The Post Office scandal – what next?

1st February 2024

So fast and furious are the developments in the Post Office scandal, with horrific new stories emerging almost daily, that it seems like an age since I wrote my first article.

It’s often said that variety is the spice of life, so I’m completely changing tack here to try and focus on solutions. In other words, if I had the legal, corporate, and constitutional authority to mandate a solution (chance would be a fine thing),what would I do, and what would that look like?

I appreciate that this is a very difficult and subjective topic, and I hope that anyone who disagrees with some (or even all!) of my musings will understand that it’s hard to do justice to the subject in a short article, and, equally,  there is no counsel of perfection here.  But what I can do is to take a leap of faith and come up with a practical suggestion  about how we could move matters on right now in a compassionate way, and one which I believe serves the interests of justice. Worst case, it might open the matter up for debate, but far more importantly, the on-going oxygen of publicity and discussion is critical in keeping the scandal live and at the forefront of peoples’ minds.

It’s also an antidote to the line wheeled out by so many of the protagonists which goes something like this: “While there is an on-going public inquiry, it would be quite inappropriate for me to comment at this time.” We saw that as recently as yesterday from Fujitsu’s CFO:

Interestingly, when I met a professional colleague today at the office for a client meeting, while gently teasing me for my near daily posts, it was somewhat comforting that her own suggested solution was (more or less) exactly what I am proposing.

So here goes:

  1. The Post Office (funded by its shareholder HM Government) and Fujitsu each to set aside a sub-postmasters’ compensation fund of £500,000,000, so £1,000,000,000 in total. This isn’t a number plucked out of the ether – it has often been cited in the press as what is going to be needed as a total pot.
  2. Any sub-postmaster who was criminally convicted – be that of theft or the lesser charge of false accounting – to receive an immediate payment of £1,500,000.
  3. All sub-postmasters who were criminally charged but not convicted to receive an immediate payment of £1,000,000.
  4. All sub-postmasters who were not criminally charged but were suspended and subsequently lost their jobs to receive an immediate payment of £750,000.
  5. In addition to the above sums, all sub-postmasters who operated the Horizon system to be refunded any sums that they have had to ‘pay back’ to the Post Office because of shortfalls in their tills with compound interest at a sensible rate to be added on top, as well as to be refunded (in full) their legal costs.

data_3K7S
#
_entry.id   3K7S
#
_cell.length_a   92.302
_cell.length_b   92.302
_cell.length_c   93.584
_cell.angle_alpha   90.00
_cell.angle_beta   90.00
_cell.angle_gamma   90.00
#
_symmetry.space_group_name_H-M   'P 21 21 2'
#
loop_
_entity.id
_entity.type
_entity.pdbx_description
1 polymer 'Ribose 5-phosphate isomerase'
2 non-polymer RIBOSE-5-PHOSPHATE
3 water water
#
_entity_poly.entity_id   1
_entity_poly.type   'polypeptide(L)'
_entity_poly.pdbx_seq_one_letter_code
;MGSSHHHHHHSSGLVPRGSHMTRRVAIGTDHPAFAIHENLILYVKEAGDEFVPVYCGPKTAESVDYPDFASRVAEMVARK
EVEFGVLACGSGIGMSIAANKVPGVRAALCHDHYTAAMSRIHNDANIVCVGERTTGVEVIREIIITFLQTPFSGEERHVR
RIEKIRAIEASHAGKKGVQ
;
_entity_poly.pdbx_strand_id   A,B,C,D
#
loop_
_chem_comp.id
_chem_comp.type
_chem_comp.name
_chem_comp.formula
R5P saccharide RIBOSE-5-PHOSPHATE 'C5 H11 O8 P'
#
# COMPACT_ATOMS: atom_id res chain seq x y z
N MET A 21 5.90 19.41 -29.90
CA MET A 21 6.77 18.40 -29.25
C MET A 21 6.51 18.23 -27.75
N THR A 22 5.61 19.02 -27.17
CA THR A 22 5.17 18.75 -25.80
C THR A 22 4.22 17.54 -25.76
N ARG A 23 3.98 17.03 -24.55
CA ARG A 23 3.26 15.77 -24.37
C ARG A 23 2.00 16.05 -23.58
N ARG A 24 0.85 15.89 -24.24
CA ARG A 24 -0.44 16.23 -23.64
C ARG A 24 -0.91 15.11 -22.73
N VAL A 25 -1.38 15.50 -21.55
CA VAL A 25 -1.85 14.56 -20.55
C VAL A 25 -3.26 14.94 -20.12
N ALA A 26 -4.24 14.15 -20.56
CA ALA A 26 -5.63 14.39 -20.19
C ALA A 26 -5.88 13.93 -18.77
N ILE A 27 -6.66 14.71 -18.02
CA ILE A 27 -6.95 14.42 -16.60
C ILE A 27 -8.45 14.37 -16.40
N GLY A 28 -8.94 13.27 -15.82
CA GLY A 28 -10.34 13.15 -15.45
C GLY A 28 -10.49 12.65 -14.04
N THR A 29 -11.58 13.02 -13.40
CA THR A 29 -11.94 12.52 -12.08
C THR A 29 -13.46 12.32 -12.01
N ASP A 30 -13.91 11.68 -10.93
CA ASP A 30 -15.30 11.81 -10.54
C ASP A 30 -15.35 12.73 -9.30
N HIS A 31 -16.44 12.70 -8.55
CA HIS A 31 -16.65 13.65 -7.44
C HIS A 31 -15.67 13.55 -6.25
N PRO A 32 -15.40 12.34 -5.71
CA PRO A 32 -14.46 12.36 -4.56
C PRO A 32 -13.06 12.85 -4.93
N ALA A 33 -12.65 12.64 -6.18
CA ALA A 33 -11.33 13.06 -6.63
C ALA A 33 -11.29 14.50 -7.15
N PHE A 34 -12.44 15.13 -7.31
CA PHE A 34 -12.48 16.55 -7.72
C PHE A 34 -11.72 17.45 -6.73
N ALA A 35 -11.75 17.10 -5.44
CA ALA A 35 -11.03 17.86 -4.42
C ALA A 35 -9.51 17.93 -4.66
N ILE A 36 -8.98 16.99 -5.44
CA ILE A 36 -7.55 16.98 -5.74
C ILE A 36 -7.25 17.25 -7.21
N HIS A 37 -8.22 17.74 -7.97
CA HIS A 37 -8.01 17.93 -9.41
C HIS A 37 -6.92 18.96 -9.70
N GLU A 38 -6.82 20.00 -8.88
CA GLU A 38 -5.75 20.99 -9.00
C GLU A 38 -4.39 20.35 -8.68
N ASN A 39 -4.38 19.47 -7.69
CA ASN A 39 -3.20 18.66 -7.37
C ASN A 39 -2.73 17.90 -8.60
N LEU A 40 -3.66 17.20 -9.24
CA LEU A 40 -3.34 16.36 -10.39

6. The payments in categories 1 to 4 to be interim payments to enable the victims and their families to get on with their lives, and not to have to worry about their day to day outgoings, and what is left over from the compensation payments suggested above to be a fighting fund to further compensate sub-postmasters once their claims have been finalised and agreed.

“Whoa”…. some of you will be saying. It can’t be that simple, can it? What about the guilty ones who did have their hand in the till? Indeed, it is not a straightforward issue.

The constitutional block to making these interim payments is, of course, that all those convicted wrongly would need to be somehow declared ‘innocent’. To be workable, this would need to be a blanket exoneration: with 700 convictions, hearing each case and making a declaration on each one would take years. In a recent interview (Jan 9th 2024) with Times Radio, Ken MacDonald KC, Director of Public Prosecutions 2003 – 2008, suggested that the Government had two options, namely: either (1) mass amnesty bill in Parliament to immediately exonerate all those convicted, or (2) a mass appeal – not contested by Post Office lawyers – and effectively waved through by the Court of Appeal.

Lord MacDonald accepted that an amnesty bill will inevitably mean that ‘some people who are in fact guilty will be exonerated’. This is an imperfect solution, one that blurs the lines between the executive and judiciary, and sets what he describes as ‘an uncomfortable precedent’.. But in the circumstances, it’s perhaps the least of all evils. His posited alternative, a mass appeal, would still be a lengthy and legally complex process, with no guarantee that it would simply be rubber stamped by the Court of Appeal: for obvious reasons, judges usually like to hear the evidence before passing judgment. And unless there is individual scrutiny of cases, which means a re-hearing of every one, the result would be the same:  some guilty people will be declared innocent.

Leaving this to one side for a moment, here’s the thing. To my mind, there’s no legal (or moral) reason to wait. While we delay, innocent former (and present) sub-postmasters are dying, some in poverty or in dire circumstances that they would not have been  in but for the scandal. So for those who support kicking the can down the road pending Sir Wyn Williams’ findings post the Inquiry, which will be, best case,  many months (if not some years) away, I would urge them to consider changing this narrow-minded approach.

I am especially grateful to Brian Rogers whose post about simplifying and expediting the process is the inspiration for this article.

Stay tuned for my third instalment next week. This looks at some of the characters involved, and not just the ones that have been written about the most, and it’s titled: ‘the Good the Bad and the Ugly’.

In the meantime, you can keep up to date by watching the Post Office Scandal live on YouTube as well as following the stories on LinkedIn from the likes of

Nick Wallis,

Karl Flinders, and

Nick Gould

Thanks to Jeff Smele, and to Mark Soames for their contributions to this piece.